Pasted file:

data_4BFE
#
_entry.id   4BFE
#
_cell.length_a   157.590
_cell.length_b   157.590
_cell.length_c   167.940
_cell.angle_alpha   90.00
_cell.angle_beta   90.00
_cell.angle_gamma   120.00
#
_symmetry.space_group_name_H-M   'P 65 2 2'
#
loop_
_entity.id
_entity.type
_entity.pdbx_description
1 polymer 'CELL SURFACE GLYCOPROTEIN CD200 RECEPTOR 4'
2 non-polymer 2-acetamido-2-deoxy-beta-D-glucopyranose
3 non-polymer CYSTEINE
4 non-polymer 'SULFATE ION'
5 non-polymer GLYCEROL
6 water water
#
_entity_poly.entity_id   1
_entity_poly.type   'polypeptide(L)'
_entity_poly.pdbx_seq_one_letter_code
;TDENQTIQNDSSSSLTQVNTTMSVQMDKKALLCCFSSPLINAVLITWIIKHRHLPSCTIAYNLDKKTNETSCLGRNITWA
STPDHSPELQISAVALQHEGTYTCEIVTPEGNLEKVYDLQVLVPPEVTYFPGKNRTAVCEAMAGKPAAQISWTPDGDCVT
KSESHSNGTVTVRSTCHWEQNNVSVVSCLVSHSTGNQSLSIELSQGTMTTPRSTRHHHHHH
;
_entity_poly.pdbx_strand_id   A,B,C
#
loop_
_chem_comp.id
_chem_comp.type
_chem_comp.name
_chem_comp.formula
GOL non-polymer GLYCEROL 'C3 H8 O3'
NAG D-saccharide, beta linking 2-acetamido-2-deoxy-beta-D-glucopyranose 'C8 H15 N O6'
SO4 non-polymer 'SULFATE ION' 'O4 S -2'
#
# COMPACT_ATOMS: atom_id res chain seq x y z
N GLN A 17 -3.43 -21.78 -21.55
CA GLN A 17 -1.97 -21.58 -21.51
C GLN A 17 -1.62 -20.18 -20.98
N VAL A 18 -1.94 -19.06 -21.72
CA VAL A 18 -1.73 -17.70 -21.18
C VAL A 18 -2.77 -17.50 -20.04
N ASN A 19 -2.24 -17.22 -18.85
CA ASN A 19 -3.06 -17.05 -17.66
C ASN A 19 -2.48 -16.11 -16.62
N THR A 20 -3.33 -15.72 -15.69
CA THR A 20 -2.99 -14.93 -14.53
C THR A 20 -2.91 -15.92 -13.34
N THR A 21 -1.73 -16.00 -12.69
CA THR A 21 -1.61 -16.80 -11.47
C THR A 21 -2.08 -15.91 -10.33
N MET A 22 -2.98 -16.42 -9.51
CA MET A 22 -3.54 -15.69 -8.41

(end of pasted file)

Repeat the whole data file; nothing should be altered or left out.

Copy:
data_4BFE
#
_entry.id   4BFE
#
_cell.length_a   157.590
_cell.length_b   157.590
_cell.length_c   167.940
_cell.angle_alpha   90.00
_cell.angle_beta   90.00
_cell.angle_gamma   120.00
#
_symmetry.space_group_name_H-M   'P 65 2 2'
#
loop_
_entity.id
_entity.type
_entity.pdbx_description
1 polymer 'CELL SURFACE GLYCOPROTEIN CD200 RECEPTOR 4'
2 non-polymer 2-acetamido-2-deoxy-beta-D-glucopyranose
3 non-polymer CYSTEINE
4 non-polymer 'SULFATE ION'
5 non-polymer GLYCEROL
6 water water
#
_entity_poly.entity_id   1
_entity_poly.type   'polypeptide(L)'
_entity_poly.pdbx_seq_one_letter_code
;TDENQTIQNDSSSSLTQVNTTMSVQMDKKALLCCFSSPLINAVLITWIIKHRHLPSCTIAYNLDKKTNETSCLGRNITWA
STPDHSPELQISAVALQHEGTYTCEIVTPEGNLEKVYDLQVLVPPEVTYFPGKNRTAVCEAMAGKPAAQISWTPDGDCVT
KSESHSNGTVTVRSTCHWEQNNVSVVSCLVSHSTGNQSLSIELSQGTMTTPRSTRHHHHHH
;
_entity_poly.pdbx_strand_id   A,B,C
#
loop_
_chem_comp.id
_chem_comp.type
_chem_comp.name
_chem_comp.formula
GOL non-polymer GLYCEROL 'C3 H8 O3'
NAG D-saccharide, beta linking 2-acetamido-2-deoxy-beta-D-glucopyranose 'C8 H15 N O6'
SO4 non-polymer 'SULFATE ION' 'O4 S -2'
#
# COMPACT_ATOMS: atom_id res chain seq x y z
N GLN A 17 -3.43 -21.78 -21.55
CA GLN A 17 -1.97 -21.58 -21.51
C GLN A 17 -1.62 -20.18 -20.98
N VAL A 18 -1.94 -19.06 -21.72
CA VAL A 18 -1.73 -17.70 -21.18
C VAL A 18 -2.77 -17.50 -20.04
N ASN A 19 -2.24 -17.22 -18.85
CA ASN A 19 -3.06 -17.05 -17.66
C ASN A 19 -2.48 -16.11 -16.62
N THR A 20 -3.33 -15.72 -15.69
CA THR A 20 -2.99 -14.93 -14.53
C THR A 20 -2.91 -15.92 -13.34
N THR A 21 -1.73 -16.00 -12.69
CA THR A 21 -1.61 -16.80 -11.47
C THR A 21 -2.08 -15.91 -10.33
N MET A 22 -2.98 -16.42 -9.51
CA MET A 22 -3.54 -15.69 -8.41